Rice allowed 21 tackles for a loss over their first three contests, a rate of seven TFLs allowed per game. The Owls are tied for 93rd in the nation in that mark, giving further color to their struggles up front.
Pass blocking has been fairly consistent — Rice has allowed six sacks over their first three games. Some hiccups are to be expected as a new unit gels together, but it hasn’t come anywhere near the point of concern. When Stankavage or Tyner drops back to pass they have enough time to survey their targets and make the throw. On that front, the line has done just fine.
Tight Ends and Fullbacks: B-
The heavy personnel is a new wrinkle to the Rice offense in 2018. Gone are the four wide receiver sets, instead the Owls have employed more two-back sets and more than once have lined up without any wide receivers on the field. Both Jaeger Bull and Jordan Meyers have grabbed touchdowns, but the biggest contribution from this position group has been on the ground.
From a run blocking perspective, it’s challenging divorce the fullback from the performance of the offensive line without diving deep into the film. For the most part, Will Phillips and UCLA transfer Giovanni Gentosi and have been able to put a hat on a hat and open up running lanes for Esupka and Co. The struggles on that front rest more on the offensive line than the fullbacks. The same can be said for the tight ends.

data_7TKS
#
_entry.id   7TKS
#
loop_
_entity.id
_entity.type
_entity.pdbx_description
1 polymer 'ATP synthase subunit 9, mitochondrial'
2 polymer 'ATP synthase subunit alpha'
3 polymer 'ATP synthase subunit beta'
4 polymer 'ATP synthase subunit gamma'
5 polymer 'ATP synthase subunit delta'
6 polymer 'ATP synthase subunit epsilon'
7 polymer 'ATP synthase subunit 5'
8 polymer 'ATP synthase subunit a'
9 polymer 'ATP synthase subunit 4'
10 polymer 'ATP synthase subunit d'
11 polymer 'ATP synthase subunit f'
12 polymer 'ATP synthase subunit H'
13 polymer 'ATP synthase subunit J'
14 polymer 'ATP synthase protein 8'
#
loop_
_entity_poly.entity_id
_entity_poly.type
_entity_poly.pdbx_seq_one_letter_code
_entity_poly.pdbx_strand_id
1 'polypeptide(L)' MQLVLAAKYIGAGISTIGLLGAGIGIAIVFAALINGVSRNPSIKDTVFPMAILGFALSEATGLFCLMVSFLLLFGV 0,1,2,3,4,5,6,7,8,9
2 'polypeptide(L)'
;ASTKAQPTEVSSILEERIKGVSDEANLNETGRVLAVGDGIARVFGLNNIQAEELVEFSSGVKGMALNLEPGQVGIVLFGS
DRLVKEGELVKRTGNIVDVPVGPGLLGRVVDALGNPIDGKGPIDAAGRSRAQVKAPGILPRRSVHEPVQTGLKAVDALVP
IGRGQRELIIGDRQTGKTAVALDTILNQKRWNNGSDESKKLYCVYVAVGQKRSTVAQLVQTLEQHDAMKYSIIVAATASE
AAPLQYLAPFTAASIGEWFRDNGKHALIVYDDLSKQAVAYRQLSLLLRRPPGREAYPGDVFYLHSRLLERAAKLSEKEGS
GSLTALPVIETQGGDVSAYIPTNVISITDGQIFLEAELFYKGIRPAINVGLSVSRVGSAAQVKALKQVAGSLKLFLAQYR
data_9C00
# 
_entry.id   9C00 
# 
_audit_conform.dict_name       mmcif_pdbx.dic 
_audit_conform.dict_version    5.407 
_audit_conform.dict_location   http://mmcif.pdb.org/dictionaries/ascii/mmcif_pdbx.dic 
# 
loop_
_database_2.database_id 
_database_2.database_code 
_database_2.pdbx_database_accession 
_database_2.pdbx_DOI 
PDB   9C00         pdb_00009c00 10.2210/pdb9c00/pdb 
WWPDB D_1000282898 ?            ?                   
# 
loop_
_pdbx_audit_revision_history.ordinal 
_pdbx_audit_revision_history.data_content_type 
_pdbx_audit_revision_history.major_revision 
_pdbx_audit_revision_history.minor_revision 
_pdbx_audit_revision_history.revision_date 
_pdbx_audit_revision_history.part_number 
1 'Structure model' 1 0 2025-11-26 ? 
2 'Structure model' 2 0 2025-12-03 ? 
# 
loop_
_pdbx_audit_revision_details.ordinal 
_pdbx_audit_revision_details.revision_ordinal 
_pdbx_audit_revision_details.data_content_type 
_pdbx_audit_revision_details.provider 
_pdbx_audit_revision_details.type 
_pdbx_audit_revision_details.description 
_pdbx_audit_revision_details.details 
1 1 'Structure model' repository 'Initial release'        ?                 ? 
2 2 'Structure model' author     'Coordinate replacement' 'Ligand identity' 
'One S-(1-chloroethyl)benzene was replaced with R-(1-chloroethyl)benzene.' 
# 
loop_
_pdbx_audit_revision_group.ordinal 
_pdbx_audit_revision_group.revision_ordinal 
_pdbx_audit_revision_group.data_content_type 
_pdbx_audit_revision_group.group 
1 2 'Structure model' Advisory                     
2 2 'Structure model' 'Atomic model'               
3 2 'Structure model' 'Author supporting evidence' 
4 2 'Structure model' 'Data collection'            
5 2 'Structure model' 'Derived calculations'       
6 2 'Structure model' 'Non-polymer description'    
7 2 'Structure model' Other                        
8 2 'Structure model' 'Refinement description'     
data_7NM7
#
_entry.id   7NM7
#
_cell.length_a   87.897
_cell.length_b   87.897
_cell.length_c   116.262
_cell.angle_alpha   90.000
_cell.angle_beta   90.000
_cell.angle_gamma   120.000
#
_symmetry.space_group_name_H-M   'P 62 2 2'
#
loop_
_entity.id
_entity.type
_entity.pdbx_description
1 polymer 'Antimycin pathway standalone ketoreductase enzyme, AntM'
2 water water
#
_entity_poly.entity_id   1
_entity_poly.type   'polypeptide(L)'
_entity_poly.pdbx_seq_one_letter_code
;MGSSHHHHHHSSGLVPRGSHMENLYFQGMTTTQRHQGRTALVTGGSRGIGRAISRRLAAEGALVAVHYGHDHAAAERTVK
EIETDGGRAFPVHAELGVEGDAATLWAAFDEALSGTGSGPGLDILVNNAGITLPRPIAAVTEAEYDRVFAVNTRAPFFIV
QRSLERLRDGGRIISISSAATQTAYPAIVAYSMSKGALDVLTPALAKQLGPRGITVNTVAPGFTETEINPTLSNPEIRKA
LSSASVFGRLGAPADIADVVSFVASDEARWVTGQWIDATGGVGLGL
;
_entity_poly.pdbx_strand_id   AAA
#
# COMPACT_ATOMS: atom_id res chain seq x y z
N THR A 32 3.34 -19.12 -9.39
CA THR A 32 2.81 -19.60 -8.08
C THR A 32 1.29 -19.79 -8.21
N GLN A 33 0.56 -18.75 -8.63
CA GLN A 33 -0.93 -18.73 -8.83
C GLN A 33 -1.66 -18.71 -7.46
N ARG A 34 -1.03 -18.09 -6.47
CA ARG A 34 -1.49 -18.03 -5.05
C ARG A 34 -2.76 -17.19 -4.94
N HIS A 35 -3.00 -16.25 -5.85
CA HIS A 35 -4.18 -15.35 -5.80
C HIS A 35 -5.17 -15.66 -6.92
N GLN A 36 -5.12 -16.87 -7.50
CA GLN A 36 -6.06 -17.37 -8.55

Wide receivers: B-
The success of the Rice wide receivers has been more a byproduct of great quarterback play than game-changing performances by any one player. Rice had one returning pass catcher that registered more than four catches in 2017, leaving the position wide open for someone to become the go-to guy. So far, the Owls are still looking.
Through three games a few wideouts have had moments, but no one has emerged as the type of game-breaking target that can take this offense to the next level. As for who could step up in the remaining weeks, both Aaron Cephus and Brendan Harmon have plenty of big-play potential. Harmon hauled in a redzone score against Houston but hasn’t been much of a factor in the Owls’ other games to this point. As he learns the offense his touches should go up.
In the near term, it’s Cephus who stands the best chance to break out. A year removed from leading the nation in yards per reception, Cephus ranks 15th the same metric among players with 10 or more receptions in 2018. Raw talent has never been the issue for Cephus, it’s been consistency. When he’s locked in, he can snatch the ball away from anybody. His jump ball ability will be utilized more and more as the offense progresses.
Sophomore Austin Trammell has been a much-needed safety net over the middle, racking up 17 catches for 190 yards, primarily out of the slot. His contributions on special teams and on third down shouldn’t be lost in the shuffle of other big plays.
What do you think? How would you grade each position group, and why? Leave your answer in the comments.